If you aim to make money from Webinars, then you probably realize you are far from alone. The Web is jam packed with Webinars, most of them free, and a lot of them of pretty low quality. Whether you are trying to make money directly through sponsored or paid Webinars or indirectly by using Webinars for lead generation, you need good ways to stand out from the crowd.
In fact, I don’t think the free vs. paid Webinar distinction even matters all that much any more – at least not when it comes to actually getting results. Sure, it may seem a lot easier to get people to sign up for a free Webinar, but half of the time they won’t show up, and if they do, they will most likely multi-task throughout the whole thing. If your aim is to generate high-quality leads, there’s a good chance the leads won’t be all that high quality.
To generate leads from a Webinar, succeed with sponsored or paid Webinars, and – of course – for your attendees to actually learn something all require the same thing: a high-quality experience that delivers real educational impact. Yes, you need to promote the Webinar successfully – ideally to an audience you have invested in building – but ultimately you need to deliver the goods, and that’s the focus of this post.
Fortunately, running successful Webinars isn’t rocket science, but it does require some basic knowledge about the medium and attention to details. To help you out, here’s an excerpt from Chapter 6 of Leading the Learning Revolution, updated and adapted slightly to reflect my ongoing experience with Webinars (Which, by the way, is extensive. My company generates a significant percentage of its revenue from the series of sponsored webinars it hosts annually – and that doesn’t count the lead generation that comes from these Webinars or the Webinar-based events for which we charge directly.)
Make Money from Webinars = Deliver Impact
To stand out in the crowded webinar space, you have to deliver experiences that won’t put learners to sleep (or on multitasking autopilot) and that are also designed to generate maximum value from you as a content producer. Many people these days are quite jaded when it comes to webinars. The standard “show up and throw up” approach does not jibe with more sophisticated learner expectations.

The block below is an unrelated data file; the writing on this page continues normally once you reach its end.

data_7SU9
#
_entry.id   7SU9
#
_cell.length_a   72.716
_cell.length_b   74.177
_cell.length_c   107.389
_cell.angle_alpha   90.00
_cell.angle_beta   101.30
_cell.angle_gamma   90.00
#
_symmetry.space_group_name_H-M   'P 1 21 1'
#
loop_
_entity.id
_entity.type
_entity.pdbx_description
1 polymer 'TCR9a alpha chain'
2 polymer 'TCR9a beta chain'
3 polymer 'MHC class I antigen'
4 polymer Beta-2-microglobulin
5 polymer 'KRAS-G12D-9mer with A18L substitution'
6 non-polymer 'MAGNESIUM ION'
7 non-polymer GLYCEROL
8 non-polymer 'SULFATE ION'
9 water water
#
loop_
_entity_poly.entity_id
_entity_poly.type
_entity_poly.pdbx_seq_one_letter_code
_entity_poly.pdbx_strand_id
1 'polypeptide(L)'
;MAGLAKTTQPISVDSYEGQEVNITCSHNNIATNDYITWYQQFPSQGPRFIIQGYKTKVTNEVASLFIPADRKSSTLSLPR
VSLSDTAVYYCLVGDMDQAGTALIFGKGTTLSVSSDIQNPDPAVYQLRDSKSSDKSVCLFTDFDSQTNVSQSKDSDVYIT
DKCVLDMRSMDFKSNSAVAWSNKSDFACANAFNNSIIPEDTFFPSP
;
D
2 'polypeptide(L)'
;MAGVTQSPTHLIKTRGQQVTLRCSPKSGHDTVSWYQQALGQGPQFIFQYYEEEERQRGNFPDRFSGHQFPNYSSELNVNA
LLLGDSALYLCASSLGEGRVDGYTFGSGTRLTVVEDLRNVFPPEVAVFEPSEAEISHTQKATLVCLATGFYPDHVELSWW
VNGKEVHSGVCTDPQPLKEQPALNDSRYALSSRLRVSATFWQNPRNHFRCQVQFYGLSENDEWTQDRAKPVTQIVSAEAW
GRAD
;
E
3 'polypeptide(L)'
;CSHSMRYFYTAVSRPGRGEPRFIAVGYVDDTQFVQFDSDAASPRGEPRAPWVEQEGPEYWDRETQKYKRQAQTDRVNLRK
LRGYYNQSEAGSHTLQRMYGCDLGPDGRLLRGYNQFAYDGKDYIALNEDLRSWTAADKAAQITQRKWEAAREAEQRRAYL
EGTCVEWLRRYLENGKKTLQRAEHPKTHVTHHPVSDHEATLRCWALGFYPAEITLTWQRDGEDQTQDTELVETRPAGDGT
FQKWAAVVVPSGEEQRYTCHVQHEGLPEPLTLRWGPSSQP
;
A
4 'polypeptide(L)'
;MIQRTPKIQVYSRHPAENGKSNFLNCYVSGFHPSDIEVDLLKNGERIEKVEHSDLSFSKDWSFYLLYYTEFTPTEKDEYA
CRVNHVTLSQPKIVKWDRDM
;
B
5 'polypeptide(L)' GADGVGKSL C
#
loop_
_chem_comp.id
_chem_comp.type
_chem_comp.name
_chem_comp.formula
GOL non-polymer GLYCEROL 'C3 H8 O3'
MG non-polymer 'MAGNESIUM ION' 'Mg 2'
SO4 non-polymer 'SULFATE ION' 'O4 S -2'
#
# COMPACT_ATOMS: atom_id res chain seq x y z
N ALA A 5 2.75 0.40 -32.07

From your standpoint as a content provider, you want to be able not only to attract people to the live event and deliver a high-value experience, but also capture the event and reuse it in a variety of ways. (Always remember: everything is a production event!)
The following are a few key points to keep in mind for creating and running high-impact Webinars.
1. Distinguish “Inform” and “Perform.”
Ruth Colvin Clark and Richard E. Mayer – two of the most respected experts in the field of online learning – define “inform” programs as those that communicate information, while “perform” programs build specific skills. It might sound a bit academic, but using this distinction, can really help you determine which of your Webinars should be paid products and which should be free.
And, it can help your paid products stand out.
“Inform” webinars—like the typical “subject matter expert shares basic information or news” model so common across the Webinar landscape—might be offered at little or no charge to prospects as a means of lead generation. This has been by far one of my most successful strategies over the years for building an audience for my company, Tagoras. (Note: “inform” does not let you off the hook for the other points I cover in this post. It’s just a less intensive overall approach to the content.)
“Perform” webinars, on the other hand, should offer a much richer experience that might include, for example:
- Clearly stated learning objectives
- Increased interactivity through the use of self-checks, Q & A, real-time chat, and other activities
- Pre- and/or post-session interactions
- Meaningful supporting materials (e.g., job aids, templates)
- Scored assessments
- Outside expertise to complement your own